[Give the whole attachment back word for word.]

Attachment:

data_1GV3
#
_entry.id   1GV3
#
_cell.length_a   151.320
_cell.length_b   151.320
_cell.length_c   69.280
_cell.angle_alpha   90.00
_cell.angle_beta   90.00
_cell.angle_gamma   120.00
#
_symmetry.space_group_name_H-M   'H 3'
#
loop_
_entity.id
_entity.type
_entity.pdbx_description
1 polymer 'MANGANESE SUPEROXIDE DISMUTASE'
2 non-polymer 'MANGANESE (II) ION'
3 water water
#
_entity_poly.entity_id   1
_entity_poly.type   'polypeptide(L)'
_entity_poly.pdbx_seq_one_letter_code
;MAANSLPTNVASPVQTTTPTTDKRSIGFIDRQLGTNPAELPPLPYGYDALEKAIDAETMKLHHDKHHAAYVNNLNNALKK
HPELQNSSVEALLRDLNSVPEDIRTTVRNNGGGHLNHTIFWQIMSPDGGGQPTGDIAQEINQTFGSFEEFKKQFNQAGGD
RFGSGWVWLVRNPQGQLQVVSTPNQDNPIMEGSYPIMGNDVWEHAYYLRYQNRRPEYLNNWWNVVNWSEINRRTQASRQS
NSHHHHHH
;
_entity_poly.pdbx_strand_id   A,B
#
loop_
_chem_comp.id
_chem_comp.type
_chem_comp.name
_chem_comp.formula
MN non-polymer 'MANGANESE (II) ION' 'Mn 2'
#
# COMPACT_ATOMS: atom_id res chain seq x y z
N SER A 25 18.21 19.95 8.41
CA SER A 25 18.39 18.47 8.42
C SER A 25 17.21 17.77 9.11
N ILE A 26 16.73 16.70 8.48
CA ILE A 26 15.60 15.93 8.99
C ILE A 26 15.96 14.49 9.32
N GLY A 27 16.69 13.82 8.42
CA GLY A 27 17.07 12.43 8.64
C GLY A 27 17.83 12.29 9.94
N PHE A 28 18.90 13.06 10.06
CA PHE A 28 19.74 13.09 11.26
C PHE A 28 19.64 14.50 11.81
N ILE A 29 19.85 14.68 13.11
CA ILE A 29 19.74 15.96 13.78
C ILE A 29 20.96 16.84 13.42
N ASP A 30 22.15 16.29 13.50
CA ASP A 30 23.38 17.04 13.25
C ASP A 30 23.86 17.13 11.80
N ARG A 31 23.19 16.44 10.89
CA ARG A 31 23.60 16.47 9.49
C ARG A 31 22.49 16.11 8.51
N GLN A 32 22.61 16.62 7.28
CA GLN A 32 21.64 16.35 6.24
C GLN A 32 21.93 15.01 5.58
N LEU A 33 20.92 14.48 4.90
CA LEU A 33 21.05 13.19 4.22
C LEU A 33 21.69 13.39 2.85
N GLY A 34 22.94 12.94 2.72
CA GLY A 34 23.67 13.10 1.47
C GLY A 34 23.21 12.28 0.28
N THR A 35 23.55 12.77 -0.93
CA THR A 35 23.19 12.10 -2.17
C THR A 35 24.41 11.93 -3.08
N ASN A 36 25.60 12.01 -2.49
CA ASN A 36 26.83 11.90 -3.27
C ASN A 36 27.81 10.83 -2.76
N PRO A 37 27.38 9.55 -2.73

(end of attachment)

data_1GV3
#
_entry.id   1GV3
#
_cell.length_a   151.320
_cell.length_b   151.320
_cell.length_c   69.280
_cell.angle_alpha   90.00
_cell.angle_beta   90.00
_cell.angle_gamma   120.00
#
_symmetry.space_group_name_H-M   'H 3'
#
loop_
_entity.id
_entity.type
_entity.pdbx_description
1 polymer 'MANGANESE SUPEROXIDE DISMUTASE'
2 non-polymer 'MANGANESE (II) ION'
3 water water
#
_entity_poly.entity_id   1
_entity_poly.type   'polypeptide(L)'
_entity_poly.pdbx_seq_one_letter_code
;MAANSLPTNVASPVQTTTPTTDKRSIGFIDRQLGTNPAELPPLPYGYDALEKAIDAETMKLHHDKHHAAYVNNLNNALKK
HPELQNSSVEALLRDLNSVPEDIRTTVRNNGGGHLNHTIFWQIMSPDGGGQPTGDIAQEINQTFGSFEEFKKQFNQAGGD
RFGSGWVWLVRNPQGQLQVVSTPNQDNPIMEGSYPIMGNDVWEHAYYLRYQNRRPEYLNNWWNVVNWSEINRRTQASRQS
NSHHHHHH
;
_entity_poly.pdbx_strand_id   A,B
#
loop_
_chem_comp.id
_chem_comp.type
_chem_comp.name
_chem_comp.formula
MN non-polymer 'MANGANESE (II) ION' 'Mn 2'
#
# COMPACT_ATOMS: atom_id res chain seq x y z
N SER A 25 18.21 19.95 8.41
CA SER A 25 18.39 18.47 8.42
C SER A 25 17.21 17.77 9.11
N ILE A 26 16.73 16.70 8.48
CA ILE A 26 15.60 15.93 8.99
C ILE A 26 15.96 14.49 9.32
N GLY A 27 16.69 13.82 8.42
CA GLY A 27 17.07 12.43 8.64
C GLY A 27 17.83 12.29 9.94
N PHE A 28 18.90 13.06 10.06
CA PHE A 28 19.74 13.09 11.26
C PHE A 28 19.64 14.50 11.81
N ILE A 29 19.85 14.68 13.11
CA ILE A 29 19.74 15.96 13.78
C ILE A 29 20.96 16.84 13.42
N ASP A 30 22.15 16.29 13.50
CA ASP A 30 23.38 17.04 13.25
C ASP A 30 23.86 17.13 11.80
N ARG A 31 23.19 16.44 10.89
CA ARG A 31 23.60 16.47 9.49
C ARG A 31 22.49 16.11 8.51
N GLN A 32 22.61 16.62 7.28
CA GLN A 32 21.64 16.35 6.24
C GLN A 32 21.93 15.01 5.58
N LEU A 33 20.92 14.48 4.90
CA LEU A 33 21.05 13.19 4.22
C LEU A 33 21.69 13.39 2.85
N GLY A 34 22.94 12.94 2.72
CA GLY A 34 23.67 13.10 1.47
C GLY A 34 23.21 12.28 0.28
N THR A 35 23.55 12.77 -0.93
CA THR A 35 23.19 12.10 -2.17
C THR A 35 24.41 11.93 -3.08
N ASN A 36 25.60 12.01 -2.49
CA ASN A 36 26.83 11.90 -3.27
C ASN A 36 27.81 10.83 -2.76
N PRO A 37 27.38 9.55 -2.73